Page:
Tiny science makes socks that don't smell and windows that clean themselves

While nanotechnology allows materials to do things never before thought possible, critics are warning that not nearly enough is known about how these altered materials might affect the human body and the environment.

They're tinier than ants in your pants, smaller than specks of dirt on your living room window.

And with amazing powers once thought possible only in the space-age world of the Jetsons, particles created through the magic of nanotechnology are making our pants resist stains and wrinkles and helping windows in our homes miraculously clean themselves.

From socks and jock straps that don't get smelly to germ-free toilets and kitchen utensils, cutting-edge skin creams and strong-as-steel hockey sticks, products created through this relatively new science are probably already a part of your life, even though you may not know it. Or they soon will be.

"It is huge. It is going to possibly affect all aspects of our lives," scientist Elizabeth Nielsen, a consultant with the Consumers Council of Canada, said in an interview with the Canadian Press.

"[Nanotechnology] comes along as a foundation technology, like the industrial revolution and electricity."

Nanotechnology involves the manipulation of molecules at the atomic level. Special microscopes and equipment create devices with unique properties. The smaller the matter, the more reactive it can be and the easier it can move through the body, air and water.

For instance, titanium dioxide and zinc oxide used in sunscreens become transparent when they are cut down to nano size, but they can still absorb and reflect ultraviolet light.

While nanotechnology means that such materials can do things never before thought possible, critics are warning that not nearly enough is known about how these altered materials might affect the human body and the environment.


That uncertainty has fuelled a type of "nanophobia," as the New York Times recently called it, that has prompted companies that once proudly displayed the use of the technology in their products to remove the word from their advertising for fear of alienating consumers.

Not long ago, the nano name was a huge selling feature for cosmetics in Europe, Nielsen said. But after fiction-writer Michael Crichton released his book Prey in 2002, all references to nanotechnology were removed from their labels. The novel is about a scientist who unwittingly unleashes a swarm of deadly nanoparticles into the world.

Nielsen agrees that consumers should be wary of some nano products. There simply isn't enough research happening to know what risks, if any, are posed by them, she said.

"It's really buyer beware in many cases right now."

Until research can catch up with the exploding nano market, she suggests consumers at least stay away from nano products for children.

"They don't really know what the impact would be on children who are a much more vulnerable group."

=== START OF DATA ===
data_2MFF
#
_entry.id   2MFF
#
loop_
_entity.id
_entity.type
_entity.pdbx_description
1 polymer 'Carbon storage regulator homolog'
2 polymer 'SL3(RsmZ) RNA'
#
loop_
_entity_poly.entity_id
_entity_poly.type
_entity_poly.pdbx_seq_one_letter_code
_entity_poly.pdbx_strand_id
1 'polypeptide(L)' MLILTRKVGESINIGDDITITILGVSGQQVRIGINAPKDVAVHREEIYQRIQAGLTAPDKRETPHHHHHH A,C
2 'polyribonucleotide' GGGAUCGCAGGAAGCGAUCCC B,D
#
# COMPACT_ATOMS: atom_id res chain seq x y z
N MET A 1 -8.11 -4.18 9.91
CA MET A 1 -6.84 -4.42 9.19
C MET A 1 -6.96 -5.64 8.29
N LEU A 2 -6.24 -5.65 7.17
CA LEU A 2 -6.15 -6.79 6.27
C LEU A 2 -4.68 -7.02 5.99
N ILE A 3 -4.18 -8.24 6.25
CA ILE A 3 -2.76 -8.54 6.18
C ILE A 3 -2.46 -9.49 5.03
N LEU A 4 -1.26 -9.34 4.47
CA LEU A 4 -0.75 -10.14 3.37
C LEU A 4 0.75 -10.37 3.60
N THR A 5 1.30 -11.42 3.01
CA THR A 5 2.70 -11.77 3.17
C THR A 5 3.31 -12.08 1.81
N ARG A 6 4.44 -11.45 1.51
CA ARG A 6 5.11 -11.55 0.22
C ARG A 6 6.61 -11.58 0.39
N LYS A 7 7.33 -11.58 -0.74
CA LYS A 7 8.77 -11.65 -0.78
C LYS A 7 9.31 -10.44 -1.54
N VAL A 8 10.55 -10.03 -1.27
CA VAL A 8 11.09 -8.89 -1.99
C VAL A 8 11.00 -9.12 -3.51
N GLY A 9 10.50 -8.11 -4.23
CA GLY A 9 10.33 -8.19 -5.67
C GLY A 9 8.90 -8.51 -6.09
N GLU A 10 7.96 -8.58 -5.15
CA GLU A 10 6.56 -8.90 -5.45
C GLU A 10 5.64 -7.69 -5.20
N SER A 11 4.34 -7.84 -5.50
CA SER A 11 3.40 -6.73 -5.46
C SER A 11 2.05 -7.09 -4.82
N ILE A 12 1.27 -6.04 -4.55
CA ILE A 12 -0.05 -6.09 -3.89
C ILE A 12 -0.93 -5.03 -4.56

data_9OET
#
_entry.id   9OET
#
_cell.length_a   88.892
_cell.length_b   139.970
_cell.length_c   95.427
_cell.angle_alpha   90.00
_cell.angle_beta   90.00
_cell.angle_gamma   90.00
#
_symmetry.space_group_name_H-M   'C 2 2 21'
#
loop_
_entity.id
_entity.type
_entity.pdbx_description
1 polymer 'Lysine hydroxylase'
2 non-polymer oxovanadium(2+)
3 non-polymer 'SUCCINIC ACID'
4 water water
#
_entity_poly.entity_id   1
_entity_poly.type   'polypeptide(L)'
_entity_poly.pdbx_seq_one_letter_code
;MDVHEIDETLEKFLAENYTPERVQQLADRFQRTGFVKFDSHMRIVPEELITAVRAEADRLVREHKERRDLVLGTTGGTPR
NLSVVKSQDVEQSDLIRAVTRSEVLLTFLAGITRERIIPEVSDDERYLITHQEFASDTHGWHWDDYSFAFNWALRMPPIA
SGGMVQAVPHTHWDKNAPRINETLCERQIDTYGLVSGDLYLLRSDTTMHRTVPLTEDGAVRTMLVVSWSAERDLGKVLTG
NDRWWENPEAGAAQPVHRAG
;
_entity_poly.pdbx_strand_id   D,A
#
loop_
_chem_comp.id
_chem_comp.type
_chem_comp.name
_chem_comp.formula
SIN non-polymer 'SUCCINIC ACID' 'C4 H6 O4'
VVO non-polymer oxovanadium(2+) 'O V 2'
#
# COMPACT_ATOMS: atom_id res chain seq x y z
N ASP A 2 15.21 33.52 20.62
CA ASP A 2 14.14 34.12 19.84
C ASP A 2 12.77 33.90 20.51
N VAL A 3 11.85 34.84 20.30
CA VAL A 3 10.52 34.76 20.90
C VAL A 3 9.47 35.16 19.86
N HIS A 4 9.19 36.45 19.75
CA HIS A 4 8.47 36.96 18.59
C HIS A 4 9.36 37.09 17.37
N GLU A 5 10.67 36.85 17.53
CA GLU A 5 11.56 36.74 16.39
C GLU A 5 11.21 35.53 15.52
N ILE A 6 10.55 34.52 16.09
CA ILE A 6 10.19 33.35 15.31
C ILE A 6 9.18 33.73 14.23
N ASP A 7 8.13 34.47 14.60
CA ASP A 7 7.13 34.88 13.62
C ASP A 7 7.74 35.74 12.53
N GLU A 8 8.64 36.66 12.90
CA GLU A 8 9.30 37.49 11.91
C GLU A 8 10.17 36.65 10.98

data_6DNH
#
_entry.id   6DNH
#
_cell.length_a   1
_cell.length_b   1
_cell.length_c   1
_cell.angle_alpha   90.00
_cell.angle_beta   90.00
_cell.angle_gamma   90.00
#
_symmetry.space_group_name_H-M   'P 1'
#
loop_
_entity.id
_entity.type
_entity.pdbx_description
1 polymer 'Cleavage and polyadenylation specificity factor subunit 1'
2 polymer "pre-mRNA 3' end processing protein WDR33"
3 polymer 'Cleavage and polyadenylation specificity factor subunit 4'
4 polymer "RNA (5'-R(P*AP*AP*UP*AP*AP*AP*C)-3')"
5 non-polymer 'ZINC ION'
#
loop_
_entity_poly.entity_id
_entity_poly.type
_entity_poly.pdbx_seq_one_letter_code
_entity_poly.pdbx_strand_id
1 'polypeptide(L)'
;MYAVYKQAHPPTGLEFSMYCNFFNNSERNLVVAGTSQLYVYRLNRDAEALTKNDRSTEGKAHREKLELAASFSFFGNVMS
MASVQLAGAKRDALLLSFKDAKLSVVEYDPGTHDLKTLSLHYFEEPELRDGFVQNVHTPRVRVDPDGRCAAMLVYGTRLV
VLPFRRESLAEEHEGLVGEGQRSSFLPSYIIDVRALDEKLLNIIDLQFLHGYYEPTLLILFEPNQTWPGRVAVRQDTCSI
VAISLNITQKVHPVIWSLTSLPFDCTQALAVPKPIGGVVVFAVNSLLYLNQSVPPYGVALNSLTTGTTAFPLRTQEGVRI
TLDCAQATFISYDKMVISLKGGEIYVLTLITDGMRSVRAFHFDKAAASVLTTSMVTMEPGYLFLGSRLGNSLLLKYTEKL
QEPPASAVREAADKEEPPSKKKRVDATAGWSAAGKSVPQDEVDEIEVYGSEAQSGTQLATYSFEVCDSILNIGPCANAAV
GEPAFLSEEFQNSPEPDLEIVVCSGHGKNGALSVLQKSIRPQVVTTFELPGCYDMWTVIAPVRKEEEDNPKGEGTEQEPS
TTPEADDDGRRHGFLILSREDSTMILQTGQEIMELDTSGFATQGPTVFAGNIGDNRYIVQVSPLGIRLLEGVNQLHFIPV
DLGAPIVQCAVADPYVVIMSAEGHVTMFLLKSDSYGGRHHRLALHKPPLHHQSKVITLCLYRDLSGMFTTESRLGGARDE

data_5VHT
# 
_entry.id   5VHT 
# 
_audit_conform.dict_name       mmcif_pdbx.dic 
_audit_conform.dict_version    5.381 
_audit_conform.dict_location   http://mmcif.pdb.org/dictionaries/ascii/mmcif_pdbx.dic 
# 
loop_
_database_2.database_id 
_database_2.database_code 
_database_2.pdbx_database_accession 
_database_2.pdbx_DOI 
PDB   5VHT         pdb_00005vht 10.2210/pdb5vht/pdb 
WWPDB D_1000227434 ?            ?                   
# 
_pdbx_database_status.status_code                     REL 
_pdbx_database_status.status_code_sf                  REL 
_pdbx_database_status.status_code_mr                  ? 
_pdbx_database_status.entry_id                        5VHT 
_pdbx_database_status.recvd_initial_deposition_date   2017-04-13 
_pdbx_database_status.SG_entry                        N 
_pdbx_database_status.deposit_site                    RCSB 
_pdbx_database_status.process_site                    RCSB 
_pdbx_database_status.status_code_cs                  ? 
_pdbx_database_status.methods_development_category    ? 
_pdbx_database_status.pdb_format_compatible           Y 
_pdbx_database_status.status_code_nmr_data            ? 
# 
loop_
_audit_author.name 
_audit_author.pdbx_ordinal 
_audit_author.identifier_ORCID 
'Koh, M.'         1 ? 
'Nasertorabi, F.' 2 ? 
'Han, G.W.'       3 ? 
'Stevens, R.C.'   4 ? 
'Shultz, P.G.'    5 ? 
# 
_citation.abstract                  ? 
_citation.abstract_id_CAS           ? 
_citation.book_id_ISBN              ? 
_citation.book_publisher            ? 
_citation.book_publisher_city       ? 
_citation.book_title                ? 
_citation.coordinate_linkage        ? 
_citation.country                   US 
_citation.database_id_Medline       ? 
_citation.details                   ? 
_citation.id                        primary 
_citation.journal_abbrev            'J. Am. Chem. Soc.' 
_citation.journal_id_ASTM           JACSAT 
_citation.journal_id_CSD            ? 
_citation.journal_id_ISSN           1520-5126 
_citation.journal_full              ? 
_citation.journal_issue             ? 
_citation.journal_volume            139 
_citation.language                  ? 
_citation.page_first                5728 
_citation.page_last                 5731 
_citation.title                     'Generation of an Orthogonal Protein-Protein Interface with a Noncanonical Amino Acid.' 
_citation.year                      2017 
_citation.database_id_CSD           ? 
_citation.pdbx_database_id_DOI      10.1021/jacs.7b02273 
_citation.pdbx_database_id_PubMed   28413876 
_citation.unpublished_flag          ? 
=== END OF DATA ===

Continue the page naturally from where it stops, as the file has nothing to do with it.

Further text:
People with children take note. Anti-bacterial baby bottles and soothers and stain-resistant plush toys sound wonderful and they are already on the market, but they might deserve a second look.

Colin Finan with the Project on Emerging Nanotechnologies, based out of the Woodrow Wilson International Center for Scholars in Washington, D.C., said the amount of money being used to create products with nanoscale materials is set to skyrocket.

Speedier Speedos

Roughly $147 billion was spent around the globe in 2007. He said that figure is expected to soar to $3.1 trillion by 2015.

The project has listed more than 800 nano products already on the market, and three to four new ones are added every week. Most of them, an estimated 80 per cent, are available to Canadians through retail stores, distributors or the internet. The inventory includes pencils that release aromas while you write, plastic beer bottles that keep beer fresher for longer and cigarette filters that provide cleaner taste and reduce toxins.

There are also the female foam condom, baseball caps with germ-free bands, static-free tuques and speedier Speedo swimsuits.

Not enough yet? How about stronger tennis rackets, hockey sticks, golf clubs, bicycles and snowboards.

For the car, there's scratch-resistant paint, tires that grip the road better and windshield cleaner that can repel snow, bugs and grime. Look to the kitchen for containers that keep food fresher longer and other packaging that changes colour to warn if food is contaminated. Nano particles are even in some of the foods we eat, making chocolate ice cream creamier and diet shakes work faster.

All kinds of nano products are available, said Nielsen, but most shoppers have no clue that nanotechnology played a role in their making.

Pilot stage

Some tags on clothing and labels on paint cans and tools advertise nanotechnology, but many other items don't.

Milana Segal with Green Earth Nano Science in Toronto promises that her company's nano product is entirely safe. It's a special coating that reacts with the sun on the outside of buildings to keep them clean and free of mould and mildew. On the inside, another coating can be applied to walls and ceilings to deodorize, purify the air and prevent the spread of bacteria.

The product is only in the pilot stage, said Segal, but she predicts within a decade it will be everywhere.

"We want to see it in homes. We want to see it in hospitals. We want to see it in schools."

Nanotechnology, she suggests, will change life for everyone. "It's like when the internet came out 10 years ago and nobody knew what it was. Today everybody needs it."

And it would seem that the future holds no bounds. Researchers in the United States announced last year that they are working on an invisible, electromagnetic cloak that can bend light around itself. That work, which is funded by the U.S. army, holds the potential of making armoured tanks invisible.